• Architecting 32 BitScalability for Operating System JVM Heap → The XPages State Management Layer – JVM Memory Structure  Limited to maximum 32bit address  Minus OS allocated RAM space  Therefore, maximum 32bit JVM Heap size is typically 1.5 Gb (depending on OS RAM size)  JVM Memory (aka Data Area) is divided into a number of segments – broadly divided like so:  Therefore, maximum JVM Heap size cannot exceed maximum 32bit address and the remaining available RAM space  An exception will typically be thrown if JVM Heap size is set > than available RAM RAM • Non-Heap Memory: Storage for loaded classes, constant members, method metadata, interned strings, internal JVM objects and structures, loaded profiler agent code and data, etc • Heap Memory: Storage for Java objects (actual instances of classes) from currently loaded applications HTTPJVMMaxHeapSize=256M HTTPJVMMaxHeapSizeSet=1
    • Architecting 32 BitScalability for Operating System JVM Heap → The XPages State Management Layer – JVM Memory Structure  Limited to maximum 32bit address  Minus OS allocated RAM space  Therefore, maximum 32bit JVM Heap size is typically 1.5 Gb (depending on OS RAM size)  JVM Memory (aka Data Area) is divided into a number of segments – Heap → 64 Bit Operating System JVM broadly divided like so:  Therefore, maximum JVM Heap size cannot exceed maximum 32bit address and the remaining available RAM space  An exception will typically be thrown if JVM Heap size is set > than available RAM RAM  Limited to maximum 64bit address which is • Non-Heap Memory: Storage for loaded infinitely larger than any available RAM classes, constant members, method metadata, interned strings, internal JVM objects  Minus OS allocated RAM space and OS limits – andWin7 Enterprise → profiler agent code ie: structures, loaded Max: 192Gb and data, etc  Therefore, maximum 64bit JVM Heap size can stretch far beyond 32bit 1.5Gb boundary • Heap Memory: Storage for Java objects (actual instances of classes) from currently  In fact, so large that JVM Heap size can be set > loaded applications than RAM as address spaces are still available – However, the system will start “paging” or “thrashing” which makes things very slow! HTTPJVMMaxHeapSize=256M size should ideally  So maximum 64bit JVM Heap be set somewhere up to maximum available RAM HTTPJVMMaxHeapSizeSet=1 size with consideration of all related factors
    • Architecting 32 BitScalability for Operating System JVM Heap → The XPages State Management Layer – JVM Memory Structure  Limited to maximum 32bit address  Minus OS allocated RAM space  Therefore, maximum 32bit JVM Heap size is typically 1.5 Gb (depending on OS RAM size)  JVM Memory (aka Data Area) is divided into a number of segments – Heap → 64 Bit Operating System JVM broadly divided like so:  Therefore, maximum JVM Heap size cannot exceed maximum 32bit address and the remaining available RAM space  An exception will typically be thrown if JVM Heap size is set > than available RAM RAM  Limited to maximum 64bit address which is • Non-Heap Memory: Storage for loaded infinitely larger than any available RAM classes, constant members, method metadata, interned strings, internal  Minus OS allocated RAM space JVM objects and structures, loaded profiler agent code  Therefore, maximum 64bit JVM Heap size can and data, etc stretch far beyond 32bit 1.5Gb boundary Heap large that JVM Heap size objects  In• fact, soMemory: Storage for Java can be set > (actual instances of classes) from spaces are than available RAM because address currently still loaded applications available – However, the system will start “paging” or “thrashing” which makes things very slow! HTTPJVMMaxHeapSize=256M size should ideally  So maximum 64bit JVM Heap be set somewhere up to maximum available RAM HTTPJVMMaxHeapSizeSet=1 size with consideration of all related factors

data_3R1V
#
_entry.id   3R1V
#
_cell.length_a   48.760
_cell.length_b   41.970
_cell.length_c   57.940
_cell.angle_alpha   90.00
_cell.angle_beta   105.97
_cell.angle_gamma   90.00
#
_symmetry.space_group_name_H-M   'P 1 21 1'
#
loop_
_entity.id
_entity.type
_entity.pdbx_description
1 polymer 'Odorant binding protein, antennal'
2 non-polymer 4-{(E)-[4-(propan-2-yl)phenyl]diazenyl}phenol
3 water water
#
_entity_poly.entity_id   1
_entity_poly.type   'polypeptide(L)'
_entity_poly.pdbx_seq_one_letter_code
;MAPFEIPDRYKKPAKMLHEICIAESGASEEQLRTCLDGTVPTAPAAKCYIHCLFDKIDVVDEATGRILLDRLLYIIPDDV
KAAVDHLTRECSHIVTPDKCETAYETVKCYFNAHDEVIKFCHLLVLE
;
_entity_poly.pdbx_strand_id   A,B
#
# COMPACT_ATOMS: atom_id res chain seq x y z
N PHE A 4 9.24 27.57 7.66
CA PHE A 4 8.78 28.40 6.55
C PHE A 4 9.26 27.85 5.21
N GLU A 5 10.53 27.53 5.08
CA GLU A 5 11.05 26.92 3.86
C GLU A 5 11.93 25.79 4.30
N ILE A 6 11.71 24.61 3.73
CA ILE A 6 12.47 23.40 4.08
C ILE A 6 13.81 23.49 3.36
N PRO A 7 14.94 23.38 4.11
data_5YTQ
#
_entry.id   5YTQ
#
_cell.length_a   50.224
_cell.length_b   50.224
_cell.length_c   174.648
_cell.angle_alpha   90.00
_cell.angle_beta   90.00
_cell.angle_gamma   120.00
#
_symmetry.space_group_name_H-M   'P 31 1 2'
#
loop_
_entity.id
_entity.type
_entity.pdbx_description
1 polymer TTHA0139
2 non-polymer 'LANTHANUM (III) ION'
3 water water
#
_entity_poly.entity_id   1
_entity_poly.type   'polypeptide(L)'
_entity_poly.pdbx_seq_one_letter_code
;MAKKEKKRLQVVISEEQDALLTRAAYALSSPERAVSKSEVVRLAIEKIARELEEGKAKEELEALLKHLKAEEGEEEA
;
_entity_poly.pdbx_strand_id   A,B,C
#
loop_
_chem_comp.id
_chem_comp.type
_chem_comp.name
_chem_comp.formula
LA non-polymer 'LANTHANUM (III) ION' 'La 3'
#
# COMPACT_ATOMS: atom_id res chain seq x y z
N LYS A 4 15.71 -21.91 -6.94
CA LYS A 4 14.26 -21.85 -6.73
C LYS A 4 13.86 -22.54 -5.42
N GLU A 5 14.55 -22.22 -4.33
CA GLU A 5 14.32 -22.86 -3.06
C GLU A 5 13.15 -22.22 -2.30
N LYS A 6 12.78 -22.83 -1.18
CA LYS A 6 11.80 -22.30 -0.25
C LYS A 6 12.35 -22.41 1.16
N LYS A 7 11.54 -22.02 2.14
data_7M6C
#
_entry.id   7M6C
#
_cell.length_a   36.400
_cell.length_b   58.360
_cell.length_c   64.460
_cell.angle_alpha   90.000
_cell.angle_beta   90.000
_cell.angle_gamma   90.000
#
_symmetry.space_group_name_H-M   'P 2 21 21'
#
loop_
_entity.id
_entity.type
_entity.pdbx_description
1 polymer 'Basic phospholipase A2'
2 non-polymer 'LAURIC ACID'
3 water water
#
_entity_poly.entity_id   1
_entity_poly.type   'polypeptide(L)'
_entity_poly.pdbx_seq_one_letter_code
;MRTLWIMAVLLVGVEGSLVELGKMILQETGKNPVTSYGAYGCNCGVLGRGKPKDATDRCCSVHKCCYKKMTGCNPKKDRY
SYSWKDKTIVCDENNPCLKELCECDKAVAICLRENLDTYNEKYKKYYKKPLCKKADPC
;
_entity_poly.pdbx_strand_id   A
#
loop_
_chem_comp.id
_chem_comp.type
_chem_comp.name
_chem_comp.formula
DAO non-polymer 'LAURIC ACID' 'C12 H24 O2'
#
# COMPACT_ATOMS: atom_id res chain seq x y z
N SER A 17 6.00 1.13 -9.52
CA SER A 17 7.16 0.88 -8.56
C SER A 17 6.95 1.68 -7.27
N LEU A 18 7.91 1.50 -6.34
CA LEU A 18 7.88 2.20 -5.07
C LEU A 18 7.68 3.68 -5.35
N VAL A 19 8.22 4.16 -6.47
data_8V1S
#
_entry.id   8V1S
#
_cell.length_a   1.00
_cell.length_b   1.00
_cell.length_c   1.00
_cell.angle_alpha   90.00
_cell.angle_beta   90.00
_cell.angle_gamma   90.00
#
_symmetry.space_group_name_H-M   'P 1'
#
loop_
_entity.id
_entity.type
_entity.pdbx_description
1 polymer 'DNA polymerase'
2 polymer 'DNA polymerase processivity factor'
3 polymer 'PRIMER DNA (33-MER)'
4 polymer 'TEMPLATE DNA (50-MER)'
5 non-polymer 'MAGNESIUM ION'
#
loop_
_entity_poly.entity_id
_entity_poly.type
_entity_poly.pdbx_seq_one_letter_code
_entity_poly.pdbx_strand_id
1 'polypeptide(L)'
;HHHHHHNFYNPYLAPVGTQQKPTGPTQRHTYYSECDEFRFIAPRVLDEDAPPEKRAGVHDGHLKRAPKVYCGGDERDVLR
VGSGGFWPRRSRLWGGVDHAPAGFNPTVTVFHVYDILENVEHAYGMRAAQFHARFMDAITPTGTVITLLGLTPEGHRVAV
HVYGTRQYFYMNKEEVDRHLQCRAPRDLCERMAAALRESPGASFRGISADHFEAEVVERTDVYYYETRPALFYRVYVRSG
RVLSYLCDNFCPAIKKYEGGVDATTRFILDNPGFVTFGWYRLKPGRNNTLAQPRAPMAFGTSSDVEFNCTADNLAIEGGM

• Architecting 32 BitScalability for Operating System JVM Heap → The XPages State Management “What is JVMbest JVM Heap Size?” Layer – the Memory Structure  Limited to maximum 32bit address  No  Minus OS allocated RAM space “silver bullet” can be commonly applied!  JVM Memory (aka Data Area) is divided into a number  Should size is of segments Heap → 64  Therefore, maximum 32bit JVM Heapbe calculated based upon–stakeholder Bit Operating System JVM broadly divided like so: expectations / requirements of an application / typically 1.5 Gb (depending on OS RAM size)  Limited to maximum 64bit address which is host system • Non-Heap Memory: Storage for loaded infinitely larger than any available RAM  Therefore, maximum JVM Heap size cannot classes, constant  Requires careful memory profiling and analysismembers, method metaexceed maximum 32bit address and the data, interned strings, internal  Minus OS allocated RAM space JVM objects into remaining available RAM space horizontal cost for different application loaded profiler agent code and structures, workflow use cases / request loads maximum 64bit JVM Heap size can  Therefore, and data, etc  An exception will typically be thrown if JVM Heap  Make the effort to correctstretch far beyond 32bit 1.5Gb boundary vertical and horizontal size is set > than available RAM cost issues as you develop fact, soMemory: Storage for Java can be set > test to ensure  In• / Heap large that JVM Heap size objects applications are as efficient asavailable RAM because address currently (actual instances of classes) from spaces are than possible! still loaded applications available – However, the system will start “paging” or “thrashing” which makes things very slow! RAM HTTPJVMMaxHeapSize=256M size should ideally  So maximum 64bit JVM Heap be set somewhere up to maximum available RAM HTTPJVMMaxHeapSizeSet=1 size with consideration of all related factors